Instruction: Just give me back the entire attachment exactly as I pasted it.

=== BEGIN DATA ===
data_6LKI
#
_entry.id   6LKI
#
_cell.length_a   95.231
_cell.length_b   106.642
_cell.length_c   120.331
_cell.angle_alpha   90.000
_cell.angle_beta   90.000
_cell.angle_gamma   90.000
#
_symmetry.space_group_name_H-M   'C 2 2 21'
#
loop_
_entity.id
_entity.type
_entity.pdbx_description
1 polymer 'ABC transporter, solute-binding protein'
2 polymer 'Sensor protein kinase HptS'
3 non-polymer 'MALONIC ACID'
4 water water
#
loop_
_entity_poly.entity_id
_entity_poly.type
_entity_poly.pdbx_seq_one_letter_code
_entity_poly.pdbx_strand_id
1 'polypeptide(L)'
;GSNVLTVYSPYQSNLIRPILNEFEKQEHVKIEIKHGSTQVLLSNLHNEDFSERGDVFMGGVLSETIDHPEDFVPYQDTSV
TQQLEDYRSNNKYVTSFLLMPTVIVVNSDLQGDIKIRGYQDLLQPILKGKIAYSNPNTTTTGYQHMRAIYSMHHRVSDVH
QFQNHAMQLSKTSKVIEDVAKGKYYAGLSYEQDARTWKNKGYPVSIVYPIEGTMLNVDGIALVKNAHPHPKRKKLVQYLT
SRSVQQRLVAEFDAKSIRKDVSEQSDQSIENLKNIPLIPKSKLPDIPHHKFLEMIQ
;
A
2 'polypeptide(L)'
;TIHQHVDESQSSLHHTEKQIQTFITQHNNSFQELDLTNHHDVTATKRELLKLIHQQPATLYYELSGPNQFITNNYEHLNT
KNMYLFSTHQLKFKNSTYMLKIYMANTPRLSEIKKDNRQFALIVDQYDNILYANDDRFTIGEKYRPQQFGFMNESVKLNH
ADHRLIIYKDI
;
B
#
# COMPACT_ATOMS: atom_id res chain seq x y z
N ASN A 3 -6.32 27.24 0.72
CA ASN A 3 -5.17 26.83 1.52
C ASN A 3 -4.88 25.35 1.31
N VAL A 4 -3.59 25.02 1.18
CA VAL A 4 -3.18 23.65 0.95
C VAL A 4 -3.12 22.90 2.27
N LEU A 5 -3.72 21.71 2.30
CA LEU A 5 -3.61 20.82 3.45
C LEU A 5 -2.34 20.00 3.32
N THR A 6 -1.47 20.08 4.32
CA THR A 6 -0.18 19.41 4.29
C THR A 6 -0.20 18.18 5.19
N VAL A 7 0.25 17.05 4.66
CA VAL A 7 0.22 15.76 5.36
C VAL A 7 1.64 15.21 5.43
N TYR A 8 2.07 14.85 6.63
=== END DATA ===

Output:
data_6LKI
#
_entry.id   6LKI
#
_cell.length_a   95.231
_cell.length_b   106.642
_cell.length_c   120.331
_cell.angle_alpha   90.000
_cell.angle_beta   90.000
_cell.angle_gamma   90.000
#
_symmetry.space_group_name_H-M   'C 2 2 21'
#
loop_
_entity.id
_entity.type
_entity.pdbx_description
1 polymer 'ABC transporter, solute-binding protein'
2 polymer 'Sensor protein kinase HptS'
3 non-polymer 'MALONIC ACID'
4 water water
#
loop_
_entity_poly.entity_id
_entity_poly.type
_entity_poly.pdbx_seq_one_letter_code
_entity_poly.pdbx_strand_id
1 'polypeptide(L)'
;GSNVLTVYSPYQSNLIRPILNEFEKQEHVKIEIKHGSTQVLLSNLHNEDFSERGDVFMGGVLSETIDHPEDFVPYQDTSV
TQQLEDYRSNNKYVTSFLLMPTVIVVNSDLQGDIKIRGYQDLLQPILKGKIAYSNPNTTTTGYQHMRAIYSMHHRVSDVH
QFQNHAMQLSKTSKVIEDVAKGKYYAGLSYEQDARTWKNKGYPVSIVYPIEGTMLNVDGIALVKNAHPHPKRKKLVQYLT
SRSVQQRLVAEFDAKSIRKDVSEQSDQSIENLKNIPLIPKSKLPDIPHHKFLEMIQ
;
A
2 'polypeptide(L)'
;TIHQHVDESQSSLHHTEKQIQTFITQHNNSFQELDLTNHHDVTATKRELLKLIHQQPATLYYELSGPNQFITNNYEHLNT
KNMYLFSTHQLKFKNSTYMLKIYMANTPRLSEIKKDNRQFALIVDQYDNILYANDDRFTIGEKYRPQQFGFMNESVKLNH
ADHRLIIYKDI
;
B
#
# COMPACT_ATOMS: atom_id res chain seq x y z
N ASN A 3 -6.32 27.24 0.72
CA ASN A 3 -5.17 26.83 1.52
C ASN A 3 -4.88 25.35 1.31
N VAL A 4 -3.59 25.02 1.18
CA VAL A 4 -3.18 23.65 0.95
C VAL A 4 -3.12 22.90 2.27
N LEU A 5 -3.72 21.71 2.30
CA LEU A 5 -3.61 20.82 3.45
C LEU A 5 -2.34 20.00 3.32
N THR A 6 -1.47 20.08 4.32
CA THR A 6 -0.18 19.41 4.29
C THR A 6 -0.20 18.18 5.19
N VAL A 7 0.25 17.05 4.66
CA VAL A 7 0.22 15.76 5.36
C VAL A 7 1.64 15.21 5.43
N TYR A 8 2.07 14.85 6.63